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1HomePageMap small ne 0816Local news stories affecting the auto body industry in New York, New Jersey, Pennsylvania, Delaware, Connecticut, Maryland, Rhode Island, Massachusetts, New Hampshire, Vermont and Maine

Mark Schaech, co-owner of Mark’s Body Shop of Baltimore, filed the suit against GEICO due to the insurer's refusal to pay $392.95 in repair costs on behalf of its policyholder. The underpayments included: degreasing vehicle prior to repair; feather, prime and block repaired panels; clean vehicle for delivery; clear OBD fault codes; reset electronics (recorded settings); mask for primer; and overhaul door handle for refinishing.

“We offer exceptional quality and service to our customers, and to continue to do so without being properly compensated is simply unreasonable and unsustainable," said Schaech. "While my father (partner) and I would rather avoid having to take such legal actions, something had to be done as the insurer’s efforts to underpay our customers continued to increase. I felt like that guy in the movie Network where he stuck his head out the window and yelled, 'I’m mad as hell and I’m not taking this anymore!'

“While Maryland does not allow the recovery of legal fees to the prevailing parties in such issues, we couldn’t allow that to be a deterrent in our being able to properly serve our customers and our employees. Insurers have continued cutting their costs while our costs for labor, materials and overhead have steadily increased. The only way we could survive was to either concede to the underpayments and cut our quality of materials and labor…or push back. We found short-pay litigation necessary to stop the insurer’s practice of underpaying our customers and to enable us to provide the quality repairs that earn our customers (and their referrals) for life."

Schaech credited a free legal seminar in Florida hosted by Barrett Smith of Auto Damage Experts, Ray Gunder of Gunder's Auto Center and Gunder's attorney, Brent Geohagan, with motivating him and giving him the information he needed to take action.

"That was a turning point for us. To hear Ray talk about how he knew that if he hadn’t done something he would be out of business struck a chord in me, and I knew then that I, too, needed to do something or we would lose our business," Schaech said. "Ray gave much credit to his success in having a great support team in Barrett as his consultant and Brent as his legal counsel.”

For at least two months, Manor Township, PA, supervisors have considered a local body shop a special exemption to its stormwater ordinance, but now “Steve’s Auto Body and Repair” owner Steve Slater faces daily fines if he does not comply within 30 days.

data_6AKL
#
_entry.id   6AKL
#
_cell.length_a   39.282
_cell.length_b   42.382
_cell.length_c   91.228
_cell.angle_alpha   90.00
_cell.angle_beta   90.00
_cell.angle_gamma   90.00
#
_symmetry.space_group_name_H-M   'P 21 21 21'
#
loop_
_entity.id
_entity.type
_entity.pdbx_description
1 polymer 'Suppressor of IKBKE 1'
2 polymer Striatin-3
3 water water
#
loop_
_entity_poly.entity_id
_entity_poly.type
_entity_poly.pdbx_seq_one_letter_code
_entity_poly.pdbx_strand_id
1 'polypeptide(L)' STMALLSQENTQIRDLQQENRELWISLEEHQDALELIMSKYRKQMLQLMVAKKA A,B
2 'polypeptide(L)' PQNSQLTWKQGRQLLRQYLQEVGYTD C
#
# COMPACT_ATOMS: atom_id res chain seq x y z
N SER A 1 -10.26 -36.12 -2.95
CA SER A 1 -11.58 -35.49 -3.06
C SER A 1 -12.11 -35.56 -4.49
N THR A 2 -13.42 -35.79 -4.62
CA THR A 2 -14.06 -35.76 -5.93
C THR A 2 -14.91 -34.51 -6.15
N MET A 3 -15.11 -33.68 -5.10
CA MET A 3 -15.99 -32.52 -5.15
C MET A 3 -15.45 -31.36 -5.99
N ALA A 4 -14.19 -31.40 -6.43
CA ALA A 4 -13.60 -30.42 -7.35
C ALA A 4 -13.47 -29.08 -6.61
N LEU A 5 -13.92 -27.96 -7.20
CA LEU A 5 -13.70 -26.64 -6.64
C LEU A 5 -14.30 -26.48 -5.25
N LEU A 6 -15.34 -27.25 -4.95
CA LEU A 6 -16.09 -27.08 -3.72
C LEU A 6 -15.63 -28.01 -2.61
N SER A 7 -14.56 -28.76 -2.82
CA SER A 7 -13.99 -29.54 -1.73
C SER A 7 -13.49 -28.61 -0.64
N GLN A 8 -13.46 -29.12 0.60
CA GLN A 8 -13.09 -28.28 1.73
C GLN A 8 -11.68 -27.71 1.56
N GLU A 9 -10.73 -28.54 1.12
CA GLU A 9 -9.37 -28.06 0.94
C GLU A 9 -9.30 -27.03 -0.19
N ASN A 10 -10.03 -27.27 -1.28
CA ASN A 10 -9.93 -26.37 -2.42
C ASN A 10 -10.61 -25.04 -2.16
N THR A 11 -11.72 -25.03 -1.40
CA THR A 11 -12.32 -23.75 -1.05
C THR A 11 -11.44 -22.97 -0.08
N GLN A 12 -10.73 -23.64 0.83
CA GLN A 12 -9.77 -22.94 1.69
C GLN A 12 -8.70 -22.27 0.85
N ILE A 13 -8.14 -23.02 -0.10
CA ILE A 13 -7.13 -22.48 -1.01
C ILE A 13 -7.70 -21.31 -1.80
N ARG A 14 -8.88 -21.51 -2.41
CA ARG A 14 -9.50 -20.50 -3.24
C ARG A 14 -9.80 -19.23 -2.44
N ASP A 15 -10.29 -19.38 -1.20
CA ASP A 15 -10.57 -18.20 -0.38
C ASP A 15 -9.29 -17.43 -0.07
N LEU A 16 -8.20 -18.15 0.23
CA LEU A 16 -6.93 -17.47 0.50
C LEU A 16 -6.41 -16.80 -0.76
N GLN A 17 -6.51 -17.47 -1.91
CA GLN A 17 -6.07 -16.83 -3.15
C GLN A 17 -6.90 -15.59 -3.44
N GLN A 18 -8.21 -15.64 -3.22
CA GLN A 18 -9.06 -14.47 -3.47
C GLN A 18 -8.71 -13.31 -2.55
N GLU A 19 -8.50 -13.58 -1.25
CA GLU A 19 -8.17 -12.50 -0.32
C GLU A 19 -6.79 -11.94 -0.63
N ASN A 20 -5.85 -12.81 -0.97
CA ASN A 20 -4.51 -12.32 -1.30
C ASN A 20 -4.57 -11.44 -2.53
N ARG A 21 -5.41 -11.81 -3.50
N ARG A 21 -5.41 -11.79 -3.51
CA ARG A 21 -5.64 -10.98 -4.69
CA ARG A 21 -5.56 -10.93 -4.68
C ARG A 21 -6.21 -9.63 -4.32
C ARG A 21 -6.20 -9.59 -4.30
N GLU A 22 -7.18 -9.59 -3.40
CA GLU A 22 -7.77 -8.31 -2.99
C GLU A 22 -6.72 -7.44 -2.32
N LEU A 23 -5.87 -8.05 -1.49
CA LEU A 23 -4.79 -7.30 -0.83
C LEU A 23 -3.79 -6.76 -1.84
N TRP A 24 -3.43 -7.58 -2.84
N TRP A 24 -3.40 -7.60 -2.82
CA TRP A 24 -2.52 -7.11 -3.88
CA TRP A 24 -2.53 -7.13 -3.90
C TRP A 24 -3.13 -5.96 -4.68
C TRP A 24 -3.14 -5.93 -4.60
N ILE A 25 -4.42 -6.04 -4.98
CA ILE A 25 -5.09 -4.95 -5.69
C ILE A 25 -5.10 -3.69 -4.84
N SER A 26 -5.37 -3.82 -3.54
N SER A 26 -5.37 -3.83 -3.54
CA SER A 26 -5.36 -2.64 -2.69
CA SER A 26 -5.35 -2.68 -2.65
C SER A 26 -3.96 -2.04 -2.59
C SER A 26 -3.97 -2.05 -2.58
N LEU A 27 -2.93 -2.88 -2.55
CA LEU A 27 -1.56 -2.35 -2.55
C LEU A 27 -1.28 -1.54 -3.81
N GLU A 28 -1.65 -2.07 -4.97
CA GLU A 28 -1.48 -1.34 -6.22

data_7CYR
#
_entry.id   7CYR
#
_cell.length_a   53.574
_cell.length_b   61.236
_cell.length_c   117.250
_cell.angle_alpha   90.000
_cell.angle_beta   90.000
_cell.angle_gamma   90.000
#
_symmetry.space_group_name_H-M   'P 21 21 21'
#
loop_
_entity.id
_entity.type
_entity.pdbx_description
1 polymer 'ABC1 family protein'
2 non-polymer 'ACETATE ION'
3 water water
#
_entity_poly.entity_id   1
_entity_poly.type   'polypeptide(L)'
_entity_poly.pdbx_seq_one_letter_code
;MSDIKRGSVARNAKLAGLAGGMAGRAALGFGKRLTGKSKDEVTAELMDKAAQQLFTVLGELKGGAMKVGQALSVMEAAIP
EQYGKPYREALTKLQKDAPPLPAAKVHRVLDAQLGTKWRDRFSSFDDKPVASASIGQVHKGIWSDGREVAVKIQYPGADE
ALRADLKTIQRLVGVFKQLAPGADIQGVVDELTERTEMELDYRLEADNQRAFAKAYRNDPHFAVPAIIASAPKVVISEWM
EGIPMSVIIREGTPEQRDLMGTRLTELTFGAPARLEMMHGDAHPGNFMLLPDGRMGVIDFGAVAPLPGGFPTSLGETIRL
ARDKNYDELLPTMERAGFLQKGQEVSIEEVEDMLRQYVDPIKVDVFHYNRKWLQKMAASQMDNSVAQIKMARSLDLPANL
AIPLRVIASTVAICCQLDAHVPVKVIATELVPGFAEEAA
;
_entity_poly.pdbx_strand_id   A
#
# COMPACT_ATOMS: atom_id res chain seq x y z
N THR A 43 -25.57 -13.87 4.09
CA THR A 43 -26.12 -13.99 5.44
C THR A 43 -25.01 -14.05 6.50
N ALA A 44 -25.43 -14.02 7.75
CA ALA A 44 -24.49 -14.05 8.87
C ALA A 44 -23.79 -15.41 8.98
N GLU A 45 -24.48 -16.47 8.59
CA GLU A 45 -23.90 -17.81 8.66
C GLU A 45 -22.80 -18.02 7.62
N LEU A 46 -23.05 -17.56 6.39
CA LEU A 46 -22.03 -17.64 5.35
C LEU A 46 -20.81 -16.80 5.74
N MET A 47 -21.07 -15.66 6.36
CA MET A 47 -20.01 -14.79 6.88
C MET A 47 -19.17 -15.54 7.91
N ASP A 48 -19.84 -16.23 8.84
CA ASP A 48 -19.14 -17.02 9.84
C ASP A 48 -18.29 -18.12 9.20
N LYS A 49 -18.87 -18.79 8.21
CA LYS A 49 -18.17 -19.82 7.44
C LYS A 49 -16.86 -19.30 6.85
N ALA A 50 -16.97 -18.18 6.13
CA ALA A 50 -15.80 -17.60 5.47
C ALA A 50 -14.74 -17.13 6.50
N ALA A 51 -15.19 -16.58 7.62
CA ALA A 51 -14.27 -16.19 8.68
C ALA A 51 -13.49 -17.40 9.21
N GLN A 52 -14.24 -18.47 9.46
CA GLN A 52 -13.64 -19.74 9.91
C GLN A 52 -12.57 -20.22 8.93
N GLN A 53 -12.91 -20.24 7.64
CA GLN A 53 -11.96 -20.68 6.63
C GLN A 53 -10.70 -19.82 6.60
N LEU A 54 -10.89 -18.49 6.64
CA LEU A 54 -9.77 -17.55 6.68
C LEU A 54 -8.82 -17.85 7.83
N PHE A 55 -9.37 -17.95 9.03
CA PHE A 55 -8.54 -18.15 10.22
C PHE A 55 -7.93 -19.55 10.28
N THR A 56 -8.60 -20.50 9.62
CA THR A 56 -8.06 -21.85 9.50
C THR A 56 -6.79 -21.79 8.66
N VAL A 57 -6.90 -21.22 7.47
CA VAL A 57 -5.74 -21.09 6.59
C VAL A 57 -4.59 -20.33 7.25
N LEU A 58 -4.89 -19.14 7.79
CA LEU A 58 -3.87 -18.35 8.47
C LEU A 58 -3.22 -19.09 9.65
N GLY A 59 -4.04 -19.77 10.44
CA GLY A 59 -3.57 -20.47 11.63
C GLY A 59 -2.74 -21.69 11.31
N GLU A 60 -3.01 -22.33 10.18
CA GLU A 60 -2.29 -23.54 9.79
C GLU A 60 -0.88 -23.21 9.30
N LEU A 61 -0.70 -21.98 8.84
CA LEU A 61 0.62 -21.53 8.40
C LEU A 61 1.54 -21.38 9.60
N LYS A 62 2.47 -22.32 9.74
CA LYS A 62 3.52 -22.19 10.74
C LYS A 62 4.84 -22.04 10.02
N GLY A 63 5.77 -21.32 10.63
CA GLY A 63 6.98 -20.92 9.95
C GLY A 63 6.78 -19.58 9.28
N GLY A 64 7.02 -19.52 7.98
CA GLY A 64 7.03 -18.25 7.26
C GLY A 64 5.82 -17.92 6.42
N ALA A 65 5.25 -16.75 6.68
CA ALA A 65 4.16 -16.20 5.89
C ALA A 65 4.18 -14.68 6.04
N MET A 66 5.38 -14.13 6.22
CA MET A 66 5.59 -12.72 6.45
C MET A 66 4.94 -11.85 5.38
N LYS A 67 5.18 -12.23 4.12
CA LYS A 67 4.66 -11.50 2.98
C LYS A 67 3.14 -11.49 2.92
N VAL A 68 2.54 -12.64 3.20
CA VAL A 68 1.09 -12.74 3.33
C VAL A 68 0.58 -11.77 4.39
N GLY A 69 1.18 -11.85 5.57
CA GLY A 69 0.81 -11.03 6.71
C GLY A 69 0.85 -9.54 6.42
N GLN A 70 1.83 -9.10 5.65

A principal owner of a Rossville, NY, collision shop and her company have anted up $250,000 in restitution on a tax-fraud case, said prosecutors.

But that's just a drop in the bucket compared to an additional $591,000 in civil fines and interest that Frances Dellegrazie and Double Dee's Chariot Auto Body, 950 Bloomingdale Rd., New York, may have to fork over, prosecutors said.




A Connecticut bill designed to extend a ban on steering by third-party administrators and auto damage appraisers to specific repair shops, which includes auto glass repair, has been signed into law by Gov. Dannel O’Malley.

House Bill (HB) 5072 “requires initial communications between a glass claims representative or a third-party claims administrator of an insurance company doing business in Connecticut and the company’s insured about automotive glass works or products to inform the insured about his or her right to choose where to have the work done.”

Additionally, “The bill bars insurance companies or their representatives from steering an insured to a licensed glass shop owned by the company, claims administrator or their parent company, unless they provide the insured with the name of at least one other shop in the area where the glass work is to be performed,” according to a summary of the bill from the Connecticut government website. The bill passed the House on May 7 and gained approval from the Senate May 22.

Keenan Auto Body, based in Clifton Heights, PA, recently raised more than $28,000 at its 15th Annual Charity Golf for Little Smiles Philadelphia. The event was held at Penn Oaks Golf Club on June 6.

The driver of a Nissan Maxima recently flew into a Manhasset, NY, body shop “like a rocket” and died.

After speeding and missing a bend in the road and colliding with park benches, garbage pails and other vehicles, the car flew into the Long Island business located on E. Shore Rd. at 8:27 a.m., witnesses said.

Body Works Unlimited owner Michael LaRocca, 45,—who usually opens the shop at that time the crash occurred—arrived late, likely sparing his life, he said.

“It was a close call,” LaRocca told The Post. “I just woke up late.”

When he arrived at work, “It was chaos,” he said. “It looked like a bomb when off in my shop. All of my windows were broken and the car was sticking out of the garage front door.”

Matt Moran, 75, said he saw an airborne car approaching and was afraid it would crash into the front driver’s side. The Maxima hit the rear of his vehicle, he said.

“The driver died. He was flying like 90 miles an hour. He was flying, like a rocket,” he said. Witnesses were afraid to approach the car, thinking it might explode.